Tuesday, September 4, 2012

Alfred - A Fine Kettle of Fish - Grant McLaughlin

1 - The Wayne Manor kitchens.  Alfred has been hard at work on dinner.  The various dirty pots, pans, and dishes that litter the counters are evidence of this, as are Alfred's clothes, which are slightly disheveled from the heat of the kitchen and his own exertion (with a few stains of food on his sleeves and the like).  Before Alfred is the fruits of his labour: a delicious looking meal that has been beautifully plated (we'll say it's duck leg confit on a bed of potatoes next to a side of spring vegetables).  Alfred places a garnish on top to complete the meal, a look of satisfaction on his face.

ALFRED: That should do it.

2 - The Batcave.  A smile on his face, Alfred is walking towards Bruce Wayne, holding a covered tray high.  Bruce is hard at work on his own project, looking through a microscope at some piece of evidence on a desk cluttered with other items related to the case.  He is dressed in the Batman costume, the cowl off.  He does not look up at Alfred's arrival.

CAPTION (ALFRED): I'm certain that Master Bruce will thoroughly enjoy his meal.

BRUCE: Thank you, Alfred.  You can leave it on the table.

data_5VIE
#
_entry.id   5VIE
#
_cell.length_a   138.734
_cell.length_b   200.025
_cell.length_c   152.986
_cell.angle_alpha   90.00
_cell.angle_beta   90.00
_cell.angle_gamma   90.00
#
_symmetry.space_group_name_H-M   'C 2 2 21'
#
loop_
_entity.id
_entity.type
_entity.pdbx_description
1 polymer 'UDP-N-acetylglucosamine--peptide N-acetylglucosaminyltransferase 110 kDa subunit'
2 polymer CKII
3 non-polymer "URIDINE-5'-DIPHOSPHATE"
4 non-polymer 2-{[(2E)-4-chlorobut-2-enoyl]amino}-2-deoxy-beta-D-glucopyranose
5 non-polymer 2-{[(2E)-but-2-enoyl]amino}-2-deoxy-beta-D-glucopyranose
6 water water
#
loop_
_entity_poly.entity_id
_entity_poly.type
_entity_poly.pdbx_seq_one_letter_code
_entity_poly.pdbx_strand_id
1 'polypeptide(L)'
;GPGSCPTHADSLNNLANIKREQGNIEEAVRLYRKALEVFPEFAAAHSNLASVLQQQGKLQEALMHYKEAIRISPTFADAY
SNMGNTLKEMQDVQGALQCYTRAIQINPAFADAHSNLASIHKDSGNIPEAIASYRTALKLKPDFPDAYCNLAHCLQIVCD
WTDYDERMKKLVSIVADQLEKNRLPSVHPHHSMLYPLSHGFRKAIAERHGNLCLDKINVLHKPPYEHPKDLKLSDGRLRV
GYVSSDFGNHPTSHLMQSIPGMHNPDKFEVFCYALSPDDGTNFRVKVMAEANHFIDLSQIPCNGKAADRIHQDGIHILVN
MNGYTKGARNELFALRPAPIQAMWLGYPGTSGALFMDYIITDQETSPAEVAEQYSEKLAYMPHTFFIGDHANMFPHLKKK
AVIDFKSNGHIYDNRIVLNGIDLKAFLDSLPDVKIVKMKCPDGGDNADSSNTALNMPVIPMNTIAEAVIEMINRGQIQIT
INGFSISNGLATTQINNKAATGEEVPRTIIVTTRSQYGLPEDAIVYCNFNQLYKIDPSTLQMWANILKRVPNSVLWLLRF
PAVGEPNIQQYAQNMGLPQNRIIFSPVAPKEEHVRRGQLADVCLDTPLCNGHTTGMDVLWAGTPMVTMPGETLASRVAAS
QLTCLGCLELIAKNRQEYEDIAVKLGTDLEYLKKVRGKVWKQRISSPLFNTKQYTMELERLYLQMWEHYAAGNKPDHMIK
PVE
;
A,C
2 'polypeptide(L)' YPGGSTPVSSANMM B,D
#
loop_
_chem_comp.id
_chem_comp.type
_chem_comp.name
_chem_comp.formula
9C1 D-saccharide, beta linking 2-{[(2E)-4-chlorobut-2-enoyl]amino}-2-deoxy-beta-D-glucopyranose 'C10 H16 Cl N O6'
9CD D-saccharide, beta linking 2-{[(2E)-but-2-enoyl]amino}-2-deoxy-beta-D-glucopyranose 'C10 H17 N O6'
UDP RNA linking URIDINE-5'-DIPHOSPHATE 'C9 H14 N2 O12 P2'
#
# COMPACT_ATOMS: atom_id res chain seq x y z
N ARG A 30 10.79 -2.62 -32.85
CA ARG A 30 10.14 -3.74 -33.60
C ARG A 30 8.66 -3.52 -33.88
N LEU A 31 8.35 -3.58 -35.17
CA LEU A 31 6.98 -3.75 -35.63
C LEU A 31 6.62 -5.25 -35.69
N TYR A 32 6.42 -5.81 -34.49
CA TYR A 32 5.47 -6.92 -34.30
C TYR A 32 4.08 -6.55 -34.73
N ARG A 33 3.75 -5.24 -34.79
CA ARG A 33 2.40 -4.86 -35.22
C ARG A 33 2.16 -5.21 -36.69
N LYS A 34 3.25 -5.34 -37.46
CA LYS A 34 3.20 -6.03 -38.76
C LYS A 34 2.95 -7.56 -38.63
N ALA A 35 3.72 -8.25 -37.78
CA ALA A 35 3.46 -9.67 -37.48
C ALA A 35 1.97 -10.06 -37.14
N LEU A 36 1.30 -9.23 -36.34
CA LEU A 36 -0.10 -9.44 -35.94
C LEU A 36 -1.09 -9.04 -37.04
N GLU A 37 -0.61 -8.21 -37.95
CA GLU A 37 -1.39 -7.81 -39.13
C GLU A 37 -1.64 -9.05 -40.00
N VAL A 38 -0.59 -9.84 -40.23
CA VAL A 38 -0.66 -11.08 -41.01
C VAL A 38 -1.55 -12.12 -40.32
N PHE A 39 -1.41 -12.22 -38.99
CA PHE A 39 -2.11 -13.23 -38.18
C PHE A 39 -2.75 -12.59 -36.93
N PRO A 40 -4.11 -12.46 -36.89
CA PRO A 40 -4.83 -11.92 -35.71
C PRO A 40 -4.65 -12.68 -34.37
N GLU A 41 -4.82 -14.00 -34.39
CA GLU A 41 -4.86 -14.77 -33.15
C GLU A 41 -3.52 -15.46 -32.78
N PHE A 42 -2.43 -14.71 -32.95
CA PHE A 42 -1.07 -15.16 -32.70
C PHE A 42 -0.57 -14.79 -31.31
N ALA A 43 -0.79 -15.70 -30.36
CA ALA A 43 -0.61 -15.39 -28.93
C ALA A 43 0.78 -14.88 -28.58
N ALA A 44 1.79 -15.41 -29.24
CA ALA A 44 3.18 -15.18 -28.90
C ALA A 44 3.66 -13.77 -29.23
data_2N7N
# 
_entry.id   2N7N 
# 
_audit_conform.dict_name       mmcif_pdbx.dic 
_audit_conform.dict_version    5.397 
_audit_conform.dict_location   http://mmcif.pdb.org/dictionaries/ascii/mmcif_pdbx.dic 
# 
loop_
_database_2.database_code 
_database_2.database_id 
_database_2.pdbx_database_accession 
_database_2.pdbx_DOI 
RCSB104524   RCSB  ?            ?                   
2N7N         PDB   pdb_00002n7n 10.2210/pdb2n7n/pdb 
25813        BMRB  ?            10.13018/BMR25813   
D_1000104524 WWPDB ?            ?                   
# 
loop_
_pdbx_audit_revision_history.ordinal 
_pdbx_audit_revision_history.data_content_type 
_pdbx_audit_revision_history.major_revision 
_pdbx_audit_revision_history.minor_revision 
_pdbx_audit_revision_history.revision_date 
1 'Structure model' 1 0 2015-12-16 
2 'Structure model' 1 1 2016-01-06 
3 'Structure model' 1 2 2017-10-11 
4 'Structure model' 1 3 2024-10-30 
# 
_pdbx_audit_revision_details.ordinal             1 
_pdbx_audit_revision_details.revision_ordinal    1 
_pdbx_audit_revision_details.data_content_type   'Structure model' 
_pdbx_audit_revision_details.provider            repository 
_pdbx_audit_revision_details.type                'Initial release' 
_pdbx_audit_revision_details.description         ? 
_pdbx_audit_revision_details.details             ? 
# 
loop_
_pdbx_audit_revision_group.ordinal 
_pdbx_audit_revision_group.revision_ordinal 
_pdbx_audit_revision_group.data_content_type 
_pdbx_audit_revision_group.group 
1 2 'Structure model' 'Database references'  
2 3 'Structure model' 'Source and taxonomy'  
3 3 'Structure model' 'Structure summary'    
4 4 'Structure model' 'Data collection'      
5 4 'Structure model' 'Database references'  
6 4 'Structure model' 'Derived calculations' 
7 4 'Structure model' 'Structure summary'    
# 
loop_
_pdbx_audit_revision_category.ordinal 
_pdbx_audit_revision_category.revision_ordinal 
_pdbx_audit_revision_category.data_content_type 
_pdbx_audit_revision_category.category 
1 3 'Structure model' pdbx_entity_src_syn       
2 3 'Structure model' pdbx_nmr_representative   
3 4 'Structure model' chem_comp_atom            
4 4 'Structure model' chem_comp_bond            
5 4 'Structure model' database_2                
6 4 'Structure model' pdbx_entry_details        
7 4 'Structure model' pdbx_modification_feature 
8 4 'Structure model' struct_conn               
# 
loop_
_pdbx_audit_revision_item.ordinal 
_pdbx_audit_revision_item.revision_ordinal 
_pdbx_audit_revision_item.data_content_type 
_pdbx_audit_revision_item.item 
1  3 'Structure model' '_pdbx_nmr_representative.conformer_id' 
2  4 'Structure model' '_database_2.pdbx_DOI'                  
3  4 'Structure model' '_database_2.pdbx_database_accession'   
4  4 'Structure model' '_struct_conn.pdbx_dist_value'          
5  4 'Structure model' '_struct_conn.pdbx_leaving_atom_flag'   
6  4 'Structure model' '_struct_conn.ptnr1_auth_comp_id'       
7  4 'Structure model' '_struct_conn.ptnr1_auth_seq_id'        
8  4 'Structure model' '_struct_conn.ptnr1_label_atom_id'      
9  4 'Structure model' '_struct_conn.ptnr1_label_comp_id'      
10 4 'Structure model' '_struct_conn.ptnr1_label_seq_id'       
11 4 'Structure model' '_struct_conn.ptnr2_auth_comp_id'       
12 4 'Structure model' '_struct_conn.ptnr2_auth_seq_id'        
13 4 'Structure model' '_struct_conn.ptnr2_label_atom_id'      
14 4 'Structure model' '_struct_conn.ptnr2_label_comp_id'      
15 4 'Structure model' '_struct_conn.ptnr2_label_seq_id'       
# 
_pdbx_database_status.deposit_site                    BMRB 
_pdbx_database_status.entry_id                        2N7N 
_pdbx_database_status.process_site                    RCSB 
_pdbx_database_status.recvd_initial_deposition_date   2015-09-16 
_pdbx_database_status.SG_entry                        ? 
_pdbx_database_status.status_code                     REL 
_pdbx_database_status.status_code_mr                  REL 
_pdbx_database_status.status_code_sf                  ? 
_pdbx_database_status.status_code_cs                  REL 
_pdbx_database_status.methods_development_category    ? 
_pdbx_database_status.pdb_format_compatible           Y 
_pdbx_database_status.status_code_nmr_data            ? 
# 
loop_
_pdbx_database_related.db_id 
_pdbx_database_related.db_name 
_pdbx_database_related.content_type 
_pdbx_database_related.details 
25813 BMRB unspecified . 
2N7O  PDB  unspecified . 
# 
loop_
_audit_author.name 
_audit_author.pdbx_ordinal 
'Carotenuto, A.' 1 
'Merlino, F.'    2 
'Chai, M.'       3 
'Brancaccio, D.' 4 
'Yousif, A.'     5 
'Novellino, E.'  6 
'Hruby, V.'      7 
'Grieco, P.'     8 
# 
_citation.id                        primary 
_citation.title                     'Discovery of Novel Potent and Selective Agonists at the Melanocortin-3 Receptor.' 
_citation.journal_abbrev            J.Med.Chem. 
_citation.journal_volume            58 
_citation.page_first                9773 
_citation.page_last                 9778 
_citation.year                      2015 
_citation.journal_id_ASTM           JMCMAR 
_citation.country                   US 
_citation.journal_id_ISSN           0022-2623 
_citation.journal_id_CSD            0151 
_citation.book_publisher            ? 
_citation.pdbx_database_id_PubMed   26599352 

3 - Alfred has moved towards the table.  Looking towards the table (and away from the reader), he stands, continuing to hold the tray above his shoulders.  Another plate of food sits on the tabletop.  It is yesterday's dinner, untouched and cold.  Perhaps create additional emphasis on the plate by putting a panel around it or through another means.  No dialogue.

ALFRED: As you wish, s--

4 - Inset panel.  It sits towards the right side of the third panel.  This panel is a close-up of Alfred's face.  He wears a look of shock and surprise.  No dialogue.

5 - Back in the Wayne Manor kitchens.  Same background as panel 1.  Alfred now sits at the counter, a knife and fork in hand.  Wearing a sour expression, he eats the meal he prepared for Bruce.  No dialogue.


  1. Great set-up, and the final panel is both mildly amusing and a little sad too.

  2. I like the script as a whole.

    All of the panel descriptions, dialogue and captions are solid.

    It also has a quiet, understated and dignified air about it, much like the man himself.

  3. The last panel sells me on the whole script. The scene you leave us as the reader on is one open to interpretation. As J.D said it is both amusing and sad, a refection on the twos sides to Alfred and Bruces relationship perhaps.
    You made Alfred feel very real, and in doing so made me feel with and for him. Great piece of writing.


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